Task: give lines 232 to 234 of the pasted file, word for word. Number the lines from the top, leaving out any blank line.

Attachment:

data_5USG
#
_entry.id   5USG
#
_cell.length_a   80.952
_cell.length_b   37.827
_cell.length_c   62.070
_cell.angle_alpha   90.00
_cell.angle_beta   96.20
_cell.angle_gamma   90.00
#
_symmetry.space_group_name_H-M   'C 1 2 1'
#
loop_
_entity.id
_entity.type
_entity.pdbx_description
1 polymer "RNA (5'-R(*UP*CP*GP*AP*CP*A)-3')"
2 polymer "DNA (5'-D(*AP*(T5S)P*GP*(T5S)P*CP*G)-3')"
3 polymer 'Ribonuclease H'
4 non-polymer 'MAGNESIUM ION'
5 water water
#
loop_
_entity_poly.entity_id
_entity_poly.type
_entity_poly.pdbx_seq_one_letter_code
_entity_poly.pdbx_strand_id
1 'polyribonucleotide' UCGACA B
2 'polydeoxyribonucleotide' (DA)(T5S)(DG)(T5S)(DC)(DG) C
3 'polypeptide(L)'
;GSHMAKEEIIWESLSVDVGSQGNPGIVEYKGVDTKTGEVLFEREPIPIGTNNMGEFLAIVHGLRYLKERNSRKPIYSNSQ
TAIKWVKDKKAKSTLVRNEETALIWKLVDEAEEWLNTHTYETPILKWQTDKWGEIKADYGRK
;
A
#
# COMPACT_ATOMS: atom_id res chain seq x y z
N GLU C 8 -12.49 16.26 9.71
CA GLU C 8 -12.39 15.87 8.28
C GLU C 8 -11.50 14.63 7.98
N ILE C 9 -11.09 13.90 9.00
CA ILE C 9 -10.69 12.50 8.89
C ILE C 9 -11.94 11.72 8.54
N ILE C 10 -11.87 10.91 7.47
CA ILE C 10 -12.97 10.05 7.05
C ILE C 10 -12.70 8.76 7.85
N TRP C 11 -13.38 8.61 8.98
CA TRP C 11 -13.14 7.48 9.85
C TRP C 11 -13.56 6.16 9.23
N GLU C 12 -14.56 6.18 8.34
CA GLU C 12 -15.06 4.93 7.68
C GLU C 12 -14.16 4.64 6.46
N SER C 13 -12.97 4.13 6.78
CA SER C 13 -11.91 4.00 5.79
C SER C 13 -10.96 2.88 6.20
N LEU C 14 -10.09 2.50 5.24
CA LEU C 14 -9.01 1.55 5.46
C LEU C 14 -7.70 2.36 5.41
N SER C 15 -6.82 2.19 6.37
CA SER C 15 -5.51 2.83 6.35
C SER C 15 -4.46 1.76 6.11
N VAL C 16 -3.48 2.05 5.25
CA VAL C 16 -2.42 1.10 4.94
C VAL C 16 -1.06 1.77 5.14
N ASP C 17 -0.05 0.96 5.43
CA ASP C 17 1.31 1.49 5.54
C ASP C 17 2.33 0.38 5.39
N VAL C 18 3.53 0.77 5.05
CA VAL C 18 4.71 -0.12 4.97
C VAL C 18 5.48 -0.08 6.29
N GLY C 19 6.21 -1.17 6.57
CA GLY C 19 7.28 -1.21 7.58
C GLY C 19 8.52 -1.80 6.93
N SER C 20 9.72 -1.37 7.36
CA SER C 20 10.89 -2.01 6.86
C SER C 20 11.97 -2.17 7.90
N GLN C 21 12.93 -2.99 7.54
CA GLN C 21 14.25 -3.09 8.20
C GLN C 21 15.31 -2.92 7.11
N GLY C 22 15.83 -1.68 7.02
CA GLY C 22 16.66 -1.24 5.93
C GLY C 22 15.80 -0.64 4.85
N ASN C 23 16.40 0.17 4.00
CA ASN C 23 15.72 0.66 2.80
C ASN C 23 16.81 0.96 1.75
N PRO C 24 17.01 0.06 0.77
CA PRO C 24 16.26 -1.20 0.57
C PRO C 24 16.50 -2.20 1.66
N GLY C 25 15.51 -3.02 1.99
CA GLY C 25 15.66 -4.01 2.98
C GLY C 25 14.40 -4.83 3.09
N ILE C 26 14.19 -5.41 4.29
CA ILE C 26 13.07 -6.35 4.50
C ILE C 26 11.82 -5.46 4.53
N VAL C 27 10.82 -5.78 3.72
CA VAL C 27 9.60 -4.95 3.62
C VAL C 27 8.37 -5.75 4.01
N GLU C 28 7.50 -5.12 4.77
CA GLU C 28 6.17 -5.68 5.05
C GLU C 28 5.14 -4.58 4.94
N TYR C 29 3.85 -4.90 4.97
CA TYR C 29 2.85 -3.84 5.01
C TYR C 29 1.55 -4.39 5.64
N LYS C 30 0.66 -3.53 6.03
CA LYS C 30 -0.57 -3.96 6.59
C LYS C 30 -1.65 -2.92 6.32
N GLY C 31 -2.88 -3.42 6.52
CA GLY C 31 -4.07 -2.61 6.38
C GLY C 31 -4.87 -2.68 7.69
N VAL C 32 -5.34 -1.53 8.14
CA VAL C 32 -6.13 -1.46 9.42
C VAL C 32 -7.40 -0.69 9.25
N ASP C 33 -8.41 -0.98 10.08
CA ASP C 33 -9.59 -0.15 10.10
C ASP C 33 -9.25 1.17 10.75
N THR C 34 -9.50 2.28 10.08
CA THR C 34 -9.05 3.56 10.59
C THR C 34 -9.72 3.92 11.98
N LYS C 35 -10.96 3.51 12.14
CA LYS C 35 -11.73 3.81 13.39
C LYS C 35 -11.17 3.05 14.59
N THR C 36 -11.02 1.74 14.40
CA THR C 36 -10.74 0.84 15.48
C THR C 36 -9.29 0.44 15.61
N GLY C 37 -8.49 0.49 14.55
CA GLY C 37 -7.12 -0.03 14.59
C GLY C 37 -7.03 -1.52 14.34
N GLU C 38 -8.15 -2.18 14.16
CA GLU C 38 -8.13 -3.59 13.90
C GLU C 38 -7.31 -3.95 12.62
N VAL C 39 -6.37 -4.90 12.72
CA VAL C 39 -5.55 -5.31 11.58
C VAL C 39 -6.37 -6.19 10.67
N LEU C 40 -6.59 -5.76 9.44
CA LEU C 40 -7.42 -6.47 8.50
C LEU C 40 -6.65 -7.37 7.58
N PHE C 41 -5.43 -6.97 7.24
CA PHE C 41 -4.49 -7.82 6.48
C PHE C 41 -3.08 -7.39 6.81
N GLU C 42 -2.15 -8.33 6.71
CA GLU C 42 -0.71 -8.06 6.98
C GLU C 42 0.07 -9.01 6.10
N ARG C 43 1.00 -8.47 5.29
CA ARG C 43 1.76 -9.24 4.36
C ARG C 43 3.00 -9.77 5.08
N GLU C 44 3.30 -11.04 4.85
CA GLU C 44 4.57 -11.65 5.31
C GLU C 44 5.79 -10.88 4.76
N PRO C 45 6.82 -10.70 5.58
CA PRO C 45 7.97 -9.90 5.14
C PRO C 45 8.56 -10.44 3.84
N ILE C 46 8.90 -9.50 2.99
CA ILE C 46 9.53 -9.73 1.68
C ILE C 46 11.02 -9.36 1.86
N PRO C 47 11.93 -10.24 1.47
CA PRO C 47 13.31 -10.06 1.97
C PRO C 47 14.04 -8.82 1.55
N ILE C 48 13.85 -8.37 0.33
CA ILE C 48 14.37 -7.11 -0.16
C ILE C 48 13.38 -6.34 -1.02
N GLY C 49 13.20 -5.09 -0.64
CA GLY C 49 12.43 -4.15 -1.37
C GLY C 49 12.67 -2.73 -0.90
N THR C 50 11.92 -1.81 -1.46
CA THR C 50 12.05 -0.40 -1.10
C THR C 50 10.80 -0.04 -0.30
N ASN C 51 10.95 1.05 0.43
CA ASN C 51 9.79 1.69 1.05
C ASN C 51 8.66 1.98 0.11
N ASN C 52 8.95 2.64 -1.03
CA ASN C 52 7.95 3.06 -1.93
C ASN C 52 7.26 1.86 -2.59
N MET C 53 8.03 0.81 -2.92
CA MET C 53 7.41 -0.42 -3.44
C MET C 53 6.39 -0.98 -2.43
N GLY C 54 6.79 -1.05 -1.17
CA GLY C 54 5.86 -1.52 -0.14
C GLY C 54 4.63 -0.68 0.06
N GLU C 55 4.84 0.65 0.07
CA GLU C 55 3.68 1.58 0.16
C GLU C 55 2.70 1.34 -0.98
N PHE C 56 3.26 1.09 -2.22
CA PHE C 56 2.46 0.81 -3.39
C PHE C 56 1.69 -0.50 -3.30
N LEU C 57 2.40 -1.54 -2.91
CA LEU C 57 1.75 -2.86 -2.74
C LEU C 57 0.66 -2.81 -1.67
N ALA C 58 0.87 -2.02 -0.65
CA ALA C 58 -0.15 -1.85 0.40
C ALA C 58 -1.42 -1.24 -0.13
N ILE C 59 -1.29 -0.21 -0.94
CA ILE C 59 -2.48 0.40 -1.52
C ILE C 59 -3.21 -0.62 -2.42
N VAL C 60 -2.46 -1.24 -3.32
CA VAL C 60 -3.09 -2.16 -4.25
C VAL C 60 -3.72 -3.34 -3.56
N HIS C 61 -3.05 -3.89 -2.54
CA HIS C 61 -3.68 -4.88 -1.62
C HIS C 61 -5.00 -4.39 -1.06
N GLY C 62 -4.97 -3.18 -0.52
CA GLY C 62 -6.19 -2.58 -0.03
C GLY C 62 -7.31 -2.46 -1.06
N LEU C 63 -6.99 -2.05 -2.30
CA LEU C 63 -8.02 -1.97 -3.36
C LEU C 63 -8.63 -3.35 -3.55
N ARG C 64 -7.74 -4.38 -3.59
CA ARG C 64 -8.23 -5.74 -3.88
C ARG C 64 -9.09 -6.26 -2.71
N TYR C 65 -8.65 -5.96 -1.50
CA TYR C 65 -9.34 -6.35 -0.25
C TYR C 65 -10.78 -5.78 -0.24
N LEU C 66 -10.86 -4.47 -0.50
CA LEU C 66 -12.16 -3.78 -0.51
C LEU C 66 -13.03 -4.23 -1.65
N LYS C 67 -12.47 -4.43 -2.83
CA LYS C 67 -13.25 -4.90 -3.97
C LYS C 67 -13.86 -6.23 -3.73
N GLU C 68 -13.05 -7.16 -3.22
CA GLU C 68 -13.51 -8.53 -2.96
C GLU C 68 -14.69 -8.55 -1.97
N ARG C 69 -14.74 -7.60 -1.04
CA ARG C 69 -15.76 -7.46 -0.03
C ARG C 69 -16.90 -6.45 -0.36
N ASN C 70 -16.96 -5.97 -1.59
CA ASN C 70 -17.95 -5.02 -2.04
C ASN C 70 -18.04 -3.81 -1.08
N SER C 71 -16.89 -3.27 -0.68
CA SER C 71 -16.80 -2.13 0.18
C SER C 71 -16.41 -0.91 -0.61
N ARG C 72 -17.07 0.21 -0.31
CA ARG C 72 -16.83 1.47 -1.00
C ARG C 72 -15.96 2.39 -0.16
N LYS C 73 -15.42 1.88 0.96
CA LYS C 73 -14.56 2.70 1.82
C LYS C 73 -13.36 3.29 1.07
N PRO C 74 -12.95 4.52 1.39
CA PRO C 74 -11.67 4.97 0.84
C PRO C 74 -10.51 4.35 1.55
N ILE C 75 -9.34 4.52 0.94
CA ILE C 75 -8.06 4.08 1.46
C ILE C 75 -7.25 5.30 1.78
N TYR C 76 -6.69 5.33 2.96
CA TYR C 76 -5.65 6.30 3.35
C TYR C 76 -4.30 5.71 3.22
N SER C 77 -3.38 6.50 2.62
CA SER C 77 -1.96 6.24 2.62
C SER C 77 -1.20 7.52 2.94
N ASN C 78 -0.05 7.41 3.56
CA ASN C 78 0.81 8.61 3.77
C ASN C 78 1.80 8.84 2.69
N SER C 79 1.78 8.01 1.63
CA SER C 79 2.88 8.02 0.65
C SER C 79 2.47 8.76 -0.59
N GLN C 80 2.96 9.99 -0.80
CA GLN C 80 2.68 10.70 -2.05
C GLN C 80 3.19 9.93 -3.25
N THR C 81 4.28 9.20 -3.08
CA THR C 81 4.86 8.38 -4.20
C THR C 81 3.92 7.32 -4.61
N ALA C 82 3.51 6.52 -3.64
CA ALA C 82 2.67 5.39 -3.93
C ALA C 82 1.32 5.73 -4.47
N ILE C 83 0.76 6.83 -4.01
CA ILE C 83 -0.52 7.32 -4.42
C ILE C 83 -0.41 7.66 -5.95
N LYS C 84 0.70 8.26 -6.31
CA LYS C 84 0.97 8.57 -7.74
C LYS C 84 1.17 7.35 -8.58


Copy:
C ARG C 72 -15.96 2.39 -0.16
N LYS C 73 -15.42 1.88 0.96
CA LYS C 73 -14.56 2.70 1.82